Union chiefs are pressuring Labour leader Sir Keir Starmer to renationalise the energy sector at a cost of £200billion to the taxpayer if his party is elected.

Unite, the Labour party’s largest financial backer, has publicly called on the party to readopt the policy.

Sharon Graham, general secretary of the union, said: “It’s time to end the scandal of our energy system, which allows profiteers to pocket billions while workers and communities are left in the cold.”

The Telegraph says Jeremy Corbyn pledged to take energy infrastructure into state ownership in the Labour Party’s 2019 manifesto, but the plan was dropped by his successor, Sir Keir.

Renationalising the UK’s energy network would cost the taxpayer up to £196bn, according to Unite.

However, Ms Graham argued that a nationalised energy sector would have saved consumers £45billion last year – equivalent to £1,800 off the average household bill.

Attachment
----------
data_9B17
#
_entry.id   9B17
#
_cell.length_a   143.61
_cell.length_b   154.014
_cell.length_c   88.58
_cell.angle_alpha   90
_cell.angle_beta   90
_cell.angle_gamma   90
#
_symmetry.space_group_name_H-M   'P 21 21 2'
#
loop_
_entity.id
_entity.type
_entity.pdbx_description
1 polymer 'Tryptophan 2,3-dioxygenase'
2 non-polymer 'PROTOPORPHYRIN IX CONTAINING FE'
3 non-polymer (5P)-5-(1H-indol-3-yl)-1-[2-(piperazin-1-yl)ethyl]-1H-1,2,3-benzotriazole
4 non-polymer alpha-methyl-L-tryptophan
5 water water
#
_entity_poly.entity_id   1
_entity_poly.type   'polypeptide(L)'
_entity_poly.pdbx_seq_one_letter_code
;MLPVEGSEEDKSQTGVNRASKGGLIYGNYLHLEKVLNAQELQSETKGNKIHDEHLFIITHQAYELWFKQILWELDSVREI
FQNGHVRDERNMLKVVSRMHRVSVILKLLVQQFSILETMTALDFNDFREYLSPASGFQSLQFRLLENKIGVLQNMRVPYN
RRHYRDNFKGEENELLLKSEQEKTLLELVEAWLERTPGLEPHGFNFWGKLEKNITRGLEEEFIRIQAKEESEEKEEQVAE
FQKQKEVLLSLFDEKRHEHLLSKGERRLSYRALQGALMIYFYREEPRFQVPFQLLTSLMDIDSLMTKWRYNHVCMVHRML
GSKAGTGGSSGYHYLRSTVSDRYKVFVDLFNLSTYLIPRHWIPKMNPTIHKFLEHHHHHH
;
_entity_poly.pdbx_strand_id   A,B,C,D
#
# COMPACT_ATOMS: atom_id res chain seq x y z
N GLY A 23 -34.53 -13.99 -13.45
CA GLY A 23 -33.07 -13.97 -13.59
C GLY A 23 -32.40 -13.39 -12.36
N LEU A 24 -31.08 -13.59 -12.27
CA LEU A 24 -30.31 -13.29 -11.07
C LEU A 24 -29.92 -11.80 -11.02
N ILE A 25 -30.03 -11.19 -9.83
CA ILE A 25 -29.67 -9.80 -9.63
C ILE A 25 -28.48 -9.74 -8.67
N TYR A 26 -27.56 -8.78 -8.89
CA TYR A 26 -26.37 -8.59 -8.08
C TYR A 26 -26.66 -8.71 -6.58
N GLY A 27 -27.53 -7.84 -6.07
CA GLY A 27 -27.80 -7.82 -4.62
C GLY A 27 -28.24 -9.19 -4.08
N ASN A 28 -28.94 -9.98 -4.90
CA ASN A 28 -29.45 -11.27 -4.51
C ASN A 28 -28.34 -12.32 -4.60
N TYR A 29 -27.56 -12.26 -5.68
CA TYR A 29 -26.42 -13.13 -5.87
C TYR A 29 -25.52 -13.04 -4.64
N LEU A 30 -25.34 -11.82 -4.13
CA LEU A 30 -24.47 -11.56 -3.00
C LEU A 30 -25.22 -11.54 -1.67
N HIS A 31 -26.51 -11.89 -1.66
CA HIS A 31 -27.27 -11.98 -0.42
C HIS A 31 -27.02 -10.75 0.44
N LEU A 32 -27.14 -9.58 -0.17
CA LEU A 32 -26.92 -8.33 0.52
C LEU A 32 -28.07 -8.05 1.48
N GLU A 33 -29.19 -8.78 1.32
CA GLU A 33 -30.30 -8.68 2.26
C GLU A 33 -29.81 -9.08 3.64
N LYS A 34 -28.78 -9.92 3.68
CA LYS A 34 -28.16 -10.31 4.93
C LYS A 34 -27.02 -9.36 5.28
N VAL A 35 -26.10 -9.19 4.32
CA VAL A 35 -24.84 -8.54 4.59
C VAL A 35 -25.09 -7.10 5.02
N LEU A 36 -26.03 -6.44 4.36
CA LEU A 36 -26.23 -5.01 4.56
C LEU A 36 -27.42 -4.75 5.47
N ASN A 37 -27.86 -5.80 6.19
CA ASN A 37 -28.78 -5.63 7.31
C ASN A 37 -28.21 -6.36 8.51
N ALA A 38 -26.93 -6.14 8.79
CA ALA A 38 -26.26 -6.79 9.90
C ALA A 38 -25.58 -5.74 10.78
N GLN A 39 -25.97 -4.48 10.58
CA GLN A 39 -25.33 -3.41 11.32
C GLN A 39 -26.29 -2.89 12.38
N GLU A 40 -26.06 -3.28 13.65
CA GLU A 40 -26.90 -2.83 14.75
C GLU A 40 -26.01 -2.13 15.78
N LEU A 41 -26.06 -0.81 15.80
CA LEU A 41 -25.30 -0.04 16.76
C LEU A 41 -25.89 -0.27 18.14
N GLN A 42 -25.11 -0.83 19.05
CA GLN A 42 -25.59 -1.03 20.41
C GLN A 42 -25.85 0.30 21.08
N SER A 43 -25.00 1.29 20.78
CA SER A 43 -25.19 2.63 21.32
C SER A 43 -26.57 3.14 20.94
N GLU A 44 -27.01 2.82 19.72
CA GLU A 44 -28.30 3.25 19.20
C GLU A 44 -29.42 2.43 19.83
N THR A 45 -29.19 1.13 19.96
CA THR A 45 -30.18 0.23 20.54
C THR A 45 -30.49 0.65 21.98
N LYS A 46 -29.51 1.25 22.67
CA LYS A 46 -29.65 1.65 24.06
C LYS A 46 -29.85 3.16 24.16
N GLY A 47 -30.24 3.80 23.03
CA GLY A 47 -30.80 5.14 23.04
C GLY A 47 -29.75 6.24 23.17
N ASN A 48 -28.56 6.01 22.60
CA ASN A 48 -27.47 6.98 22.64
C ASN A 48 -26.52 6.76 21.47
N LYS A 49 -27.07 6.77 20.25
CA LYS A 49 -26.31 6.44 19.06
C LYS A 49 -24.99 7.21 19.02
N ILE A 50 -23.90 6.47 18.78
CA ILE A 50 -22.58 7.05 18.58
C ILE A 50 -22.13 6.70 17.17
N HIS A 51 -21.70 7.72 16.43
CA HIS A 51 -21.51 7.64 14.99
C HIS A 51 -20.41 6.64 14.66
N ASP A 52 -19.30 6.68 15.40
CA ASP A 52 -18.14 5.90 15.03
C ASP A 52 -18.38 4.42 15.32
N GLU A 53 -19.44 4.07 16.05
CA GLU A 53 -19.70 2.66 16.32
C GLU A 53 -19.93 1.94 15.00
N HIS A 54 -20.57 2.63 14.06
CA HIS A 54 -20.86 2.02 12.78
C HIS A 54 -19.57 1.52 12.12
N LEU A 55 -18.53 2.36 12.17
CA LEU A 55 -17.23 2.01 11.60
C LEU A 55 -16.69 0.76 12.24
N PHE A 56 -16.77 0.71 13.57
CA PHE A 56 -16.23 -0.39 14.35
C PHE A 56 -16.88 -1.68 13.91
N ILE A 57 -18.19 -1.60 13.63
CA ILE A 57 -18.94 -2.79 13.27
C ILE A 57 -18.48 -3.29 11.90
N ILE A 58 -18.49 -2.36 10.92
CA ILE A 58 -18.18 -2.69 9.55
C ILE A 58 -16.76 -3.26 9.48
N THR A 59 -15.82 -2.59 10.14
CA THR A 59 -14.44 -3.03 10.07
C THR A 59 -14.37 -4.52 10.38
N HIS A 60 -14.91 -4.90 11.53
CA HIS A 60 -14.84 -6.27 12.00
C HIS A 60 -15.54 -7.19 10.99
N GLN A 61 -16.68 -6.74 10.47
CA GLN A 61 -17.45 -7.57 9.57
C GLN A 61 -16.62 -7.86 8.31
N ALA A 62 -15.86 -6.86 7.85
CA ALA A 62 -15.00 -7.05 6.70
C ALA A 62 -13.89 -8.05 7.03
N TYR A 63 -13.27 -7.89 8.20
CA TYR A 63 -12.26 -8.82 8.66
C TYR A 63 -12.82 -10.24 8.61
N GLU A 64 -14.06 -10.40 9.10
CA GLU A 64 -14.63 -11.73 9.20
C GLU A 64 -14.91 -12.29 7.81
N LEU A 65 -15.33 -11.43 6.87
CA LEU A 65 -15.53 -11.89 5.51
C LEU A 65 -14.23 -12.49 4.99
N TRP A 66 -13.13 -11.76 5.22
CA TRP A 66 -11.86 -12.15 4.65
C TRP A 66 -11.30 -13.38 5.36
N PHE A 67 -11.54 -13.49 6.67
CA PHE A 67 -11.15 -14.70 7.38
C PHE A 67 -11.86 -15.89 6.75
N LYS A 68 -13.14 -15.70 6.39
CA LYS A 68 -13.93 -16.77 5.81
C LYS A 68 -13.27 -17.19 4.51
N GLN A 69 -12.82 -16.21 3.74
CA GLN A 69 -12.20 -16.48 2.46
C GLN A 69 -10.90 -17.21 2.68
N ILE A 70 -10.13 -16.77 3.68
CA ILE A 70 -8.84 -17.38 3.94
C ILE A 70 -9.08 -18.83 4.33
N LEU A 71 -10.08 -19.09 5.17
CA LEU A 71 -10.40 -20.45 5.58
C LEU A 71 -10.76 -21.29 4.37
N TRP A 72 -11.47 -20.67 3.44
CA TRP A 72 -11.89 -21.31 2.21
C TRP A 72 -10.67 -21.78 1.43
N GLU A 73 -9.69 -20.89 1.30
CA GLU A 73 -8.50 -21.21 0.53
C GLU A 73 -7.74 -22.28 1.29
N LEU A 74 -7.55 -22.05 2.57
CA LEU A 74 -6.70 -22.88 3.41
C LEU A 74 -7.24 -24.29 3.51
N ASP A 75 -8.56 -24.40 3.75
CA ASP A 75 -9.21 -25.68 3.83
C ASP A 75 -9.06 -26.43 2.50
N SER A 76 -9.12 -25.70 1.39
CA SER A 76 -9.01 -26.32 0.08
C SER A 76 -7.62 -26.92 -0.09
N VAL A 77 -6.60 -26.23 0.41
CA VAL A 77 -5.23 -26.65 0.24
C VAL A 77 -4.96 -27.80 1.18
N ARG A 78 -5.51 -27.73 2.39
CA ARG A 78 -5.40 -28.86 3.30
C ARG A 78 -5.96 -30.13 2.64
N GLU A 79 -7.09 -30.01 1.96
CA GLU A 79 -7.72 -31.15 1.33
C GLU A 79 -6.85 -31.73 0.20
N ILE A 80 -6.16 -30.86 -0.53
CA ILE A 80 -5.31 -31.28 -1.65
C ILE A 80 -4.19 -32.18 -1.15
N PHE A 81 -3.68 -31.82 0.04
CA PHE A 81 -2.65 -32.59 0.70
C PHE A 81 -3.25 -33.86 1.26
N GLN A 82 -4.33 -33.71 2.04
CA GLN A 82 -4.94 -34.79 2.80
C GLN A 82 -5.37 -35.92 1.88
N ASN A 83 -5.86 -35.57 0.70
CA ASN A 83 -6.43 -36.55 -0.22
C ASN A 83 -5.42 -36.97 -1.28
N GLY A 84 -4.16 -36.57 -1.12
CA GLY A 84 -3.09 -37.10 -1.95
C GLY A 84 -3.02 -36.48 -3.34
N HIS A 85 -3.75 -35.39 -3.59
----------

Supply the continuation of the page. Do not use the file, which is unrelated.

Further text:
'Misleading' figures

Lawrence Slade, chief executive of the Energy Networks Association, an industry body, called the figures “fundamentally misleading”.

British Gas was privatised in 1986 and National Grid was created in 1990.

Unite wants public control of the entire UK energy network.

It argued that energy companies made profits of £45billion last year that could have been kept in public hands and used to keep a cap on inflation.

Based on the “book value” of Britain’s energy companies, nationalisation would cost £90billon. However, this cost would more than double based on the market value of the businesses involved.


Mr Slade said: “A complete restructuring of the energy sector would be costly and unnecessary. It would lead to significant disruption and delays in achieving the UK's legally-binding decarbonisation targets.

“The figures in the report are fundamentally misleading. The regulatory regime overseen by Ofgem strictly governs the returns made by networks."

Last year, Labour outlined plans to launch Great British Energy, a publicly-owned green UK energy company that would operate in a similar way to France’s EDF.

A Labour spokesman said: "Keir has been clear - we won’t be ideological on these issues. Everything we do will be about growth, and we will be guided by what is the best value for taxpayers and what delivers for consumers.

“Spending billions compensating shareholders isn't our priority. Every penny of taxpayers’ money we spend will focus on lowering bills, delivering energy security and tackling climate change."

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